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Have you ever had an Omelette Roulee or Rolled Omelette? A rolled omelet is made in a slightly different manner than a diner-style omelet. I’m sharing this today as part of the JC100 program that celebrates 100 years of Julia Child.
Omelette Roulée or Rolled Omelette
I’m so excited to have been chosen to be part of the JC100 celebrating 100 years of Julia Child. I grew up watching Julia Child on PBS because my Mom was a huge fan so it’s even more special to be able to be part of this program now that I’m a Mom myself. So, today I am sharing this omelette roulee which is one of Julia Child’s recipes.
Each week I hope to be able to share with you one of Julia Child’s recipes so that you can try it and I will also share my photograph of the finished recipe as well. The first recipe is the Omelette Roulee or Rolled Omelette.
We eat a lot of eggs at our house because we have our own ducks and chickens. During the spring, we always have more eggs than we know what to do with so this was perfect timing.
What is an omelette roulee?
This recipe comes from Julia’s cookbook Mastering the Art of French Cooking. It’s an easy omelet that is ready in only a few minutes. Unlike traditional omelets, the omelet is not usually stuffed.
The key is to shake the pan while making it to cause the omelet to roll over itself until it is sitting in one corner of the pan. If you plan on adding vegetables to yours, you will need to help it to roll over. It takes a while to perfect your omelet technique.
With a traditional diner-style omelet, you cook the egg until the center is almost set. Then, you add cheese, vegetables, and meat and fold it over carefully with a spatula. It takes longer to make. And, it can get tricky to fold over depending on what you add.
If you are looking for something decadent like a lobster omelette recipe, you can add lobster and your favorite cheese to this recipe if you like. Or, enjoy it plain.
I hope you have a chance to try Julia Child’s Omelet recipe. This post was originally published in 2012. Above is the original image of the final omelet. I hope to update it soon.
What do I need to make an omelette roulee?
This is probably one of the easiest omelet recipes you will ever make. You need:
- butter (optional)
And, probably most important, you will need a good omelet pan. Making an omelet in just any old pan really doesn’t work well. At least, it doesn’t work well for me.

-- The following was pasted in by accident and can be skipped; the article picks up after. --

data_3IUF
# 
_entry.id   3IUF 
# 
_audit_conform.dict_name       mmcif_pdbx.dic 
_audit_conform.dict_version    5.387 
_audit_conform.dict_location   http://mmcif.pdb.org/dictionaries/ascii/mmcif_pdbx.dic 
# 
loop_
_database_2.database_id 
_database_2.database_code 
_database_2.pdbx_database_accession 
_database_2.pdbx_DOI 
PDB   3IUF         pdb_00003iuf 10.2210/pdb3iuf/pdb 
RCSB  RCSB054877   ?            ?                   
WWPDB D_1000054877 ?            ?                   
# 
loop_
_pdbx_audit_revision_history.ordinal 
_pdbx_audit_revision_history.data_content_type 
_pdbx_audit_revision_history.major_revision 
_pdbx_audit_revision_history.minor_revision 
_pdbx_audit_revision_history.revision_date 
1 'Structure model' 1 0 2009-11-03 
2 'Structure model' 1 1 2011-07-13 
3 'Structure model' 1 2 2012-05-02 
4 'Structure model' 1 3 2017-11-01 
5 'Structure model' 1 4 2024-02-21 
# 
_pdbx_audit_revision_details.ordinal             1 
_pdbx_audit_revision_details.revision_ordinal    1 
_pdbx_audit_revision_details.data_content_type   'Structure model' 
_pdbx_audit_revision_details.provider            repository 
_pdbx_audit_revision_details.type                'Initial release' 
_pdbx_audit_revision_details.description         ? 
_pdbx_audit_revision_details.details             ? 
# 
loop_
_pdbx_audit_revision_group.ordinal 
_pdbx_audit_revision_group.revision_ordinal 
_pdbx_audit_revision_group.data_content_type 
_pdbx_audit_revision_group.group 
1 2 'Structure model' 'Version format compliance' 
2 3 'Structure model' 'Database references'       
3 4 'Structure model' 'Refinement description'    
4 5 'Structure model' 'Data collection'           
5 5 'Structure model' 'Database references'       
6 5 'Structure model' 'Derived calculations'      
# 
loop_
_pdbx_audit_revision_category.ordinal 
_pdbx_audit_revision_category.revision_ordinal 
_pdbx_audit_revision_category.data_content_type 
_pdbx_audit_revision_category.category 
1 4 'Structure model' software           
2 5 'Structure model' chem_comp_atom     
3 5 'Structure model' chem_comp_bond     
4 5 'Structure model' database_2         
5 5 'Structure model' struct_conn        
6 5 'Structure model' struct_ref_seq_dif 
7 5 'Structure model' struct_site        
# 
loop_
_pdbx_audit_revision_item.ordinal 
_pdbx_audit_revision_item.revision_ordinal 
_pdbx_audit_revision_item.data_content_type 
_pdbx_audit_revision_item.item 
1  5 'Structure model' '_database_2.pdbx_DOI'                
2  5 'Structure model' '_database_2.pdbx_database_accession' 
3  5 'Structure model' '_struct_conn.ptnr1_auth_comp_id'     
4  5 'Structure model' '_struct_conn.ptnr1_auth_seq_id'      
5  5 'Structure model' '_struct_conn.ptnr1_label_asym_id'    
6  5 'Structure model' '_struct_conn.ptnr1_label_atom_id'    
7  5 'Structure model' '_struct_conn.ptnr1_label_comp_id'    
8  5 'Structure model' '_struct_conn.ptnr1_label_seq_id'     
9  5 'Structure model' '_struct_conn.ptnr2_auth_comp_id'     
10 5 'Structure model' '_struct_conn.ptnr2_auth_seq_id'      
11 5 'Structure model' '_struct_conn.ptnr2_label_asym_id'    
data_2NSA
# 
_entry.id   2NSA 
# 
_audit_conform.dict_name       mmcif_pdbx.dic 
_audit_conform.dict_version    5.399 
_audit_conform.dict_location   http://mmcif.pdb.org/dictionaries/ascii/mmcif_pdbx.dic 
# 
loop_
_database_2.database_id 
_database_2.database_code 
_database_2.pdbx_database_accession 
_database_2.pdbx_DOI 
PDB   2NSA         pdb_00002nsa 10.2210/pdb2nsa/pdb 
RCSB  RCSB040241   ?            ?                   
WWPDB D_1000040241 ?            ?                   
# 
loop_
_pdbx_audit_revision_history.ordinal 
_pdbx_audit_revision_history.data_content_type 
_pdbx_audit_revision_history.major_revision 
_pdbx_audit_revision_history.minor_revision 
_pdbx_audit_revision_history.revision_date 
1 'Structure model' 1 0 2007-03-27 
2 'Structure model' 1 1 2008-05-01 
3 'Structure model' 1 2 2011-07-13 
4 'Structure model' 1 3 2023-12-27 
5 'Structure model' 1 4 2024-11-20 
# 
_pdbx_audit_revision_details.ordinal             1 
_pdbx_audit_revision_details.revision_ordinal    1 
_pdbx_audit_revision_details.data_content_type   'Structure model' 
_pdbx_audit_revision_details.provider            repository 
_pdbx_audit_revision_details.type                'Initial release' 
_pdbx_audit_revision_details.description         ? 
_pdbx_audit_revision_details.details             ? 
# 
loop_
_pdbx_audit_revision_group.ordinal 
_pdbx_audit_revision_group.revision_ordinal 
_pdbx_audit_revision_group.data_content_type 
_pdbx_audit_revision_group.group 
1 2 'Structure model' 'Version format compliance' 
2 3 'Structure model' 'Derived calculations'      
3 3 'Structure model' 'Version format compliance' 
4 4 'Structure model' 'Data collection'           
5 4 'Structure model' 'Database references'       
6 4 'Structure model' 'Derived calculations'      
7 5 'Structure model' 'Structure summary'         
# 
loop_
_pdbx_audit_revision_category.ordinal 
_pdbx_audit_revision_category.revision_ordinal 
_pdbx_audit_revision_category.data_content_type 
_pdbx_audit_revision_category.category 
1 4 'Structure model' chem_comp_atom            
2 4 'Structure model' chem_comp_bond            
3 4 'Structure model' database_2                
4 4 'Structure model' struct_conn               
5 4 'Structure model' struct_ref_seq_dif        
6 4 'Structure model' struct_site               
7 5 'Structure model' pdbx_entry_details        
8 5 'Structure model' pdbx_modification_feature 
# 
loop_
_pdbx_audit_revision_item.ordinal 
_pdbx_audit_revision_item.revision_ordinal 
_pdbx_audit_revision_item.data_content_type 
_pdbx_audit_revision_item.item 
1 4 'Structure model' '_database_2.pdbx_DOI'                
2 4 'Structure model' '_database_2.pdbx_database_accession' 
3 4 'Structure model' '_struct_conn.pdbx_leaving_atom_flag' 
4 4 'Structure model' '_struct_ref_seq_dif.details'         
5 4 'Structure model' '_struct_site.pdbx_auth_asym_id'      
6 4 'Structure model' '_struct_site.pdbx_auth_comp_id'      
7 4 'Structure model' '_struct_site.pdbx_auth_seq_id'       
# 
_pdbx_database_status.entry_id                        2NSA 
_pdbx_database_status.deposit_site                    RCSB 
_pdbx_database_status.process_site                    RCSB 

What should I serve with this omelette roulee?
You can serve it with a salad if you plan on having this for lunch. Or, if this will be for breakfast, you can make bacon or sausage. This gluten-free bread recipe is one of my daughter’s favorite types of bread to toast. She loves spreading it with strawberry butter.
Original omelette roulee recipe excerpted from Mastering the Art of French Cooking by Julia Child. Copyright © 1961 by Alfred A. Knopf. Reprinted with permission from the publisher Alfred A. Knopf, a division of Random House, Inc.
More unique omelet recipes
- 2-3 eggs
- spoonful of water
- pinch of salt and pepper
- any fillings you like
- Crack the eggs into a bowl and add the water, salt, and pepper.
- Beat until well combined.
- Heat an 8-10" omelet pan over very high heat.
- Melt a tablespoon of butter in the pan and pour in the eggs.
- Let the eggs set for a few seconds.
- Begin shaking the pan towards you without stopping.
- Continue to shake the pan, until the shaking starts to force your omelet to roll over.
- Add any fillings that you want in the center of the omelet.
- Keep moving the pan until the omelet is rolled up and in one end of the pan.
- Let it sit until the top edges get a golden color.
- Tilt pan and gently slide omelet onto a plate.
Amount Per Serving: Calories: 316Total Fat: 26gSaturated Fat: 12gTrans Fat: 1gUnsaturated Fat: 12gCholesterol: 589mgSodium: 379mgCarbohydrates: 1gFiber: 0gSugar: 1gProtein: 19g
Ellen is a busy mom of a 22-year-old son and 27-year-old daughter. She owns 5 blogs and is addicted to social media. She believes that it doesn’t have to be difficult to lead a healthy life. She shares simple healthy living tips to show busy women how to lead fulfilling lives. If you’d like to work together, email firstname.lastname@example.org to chat.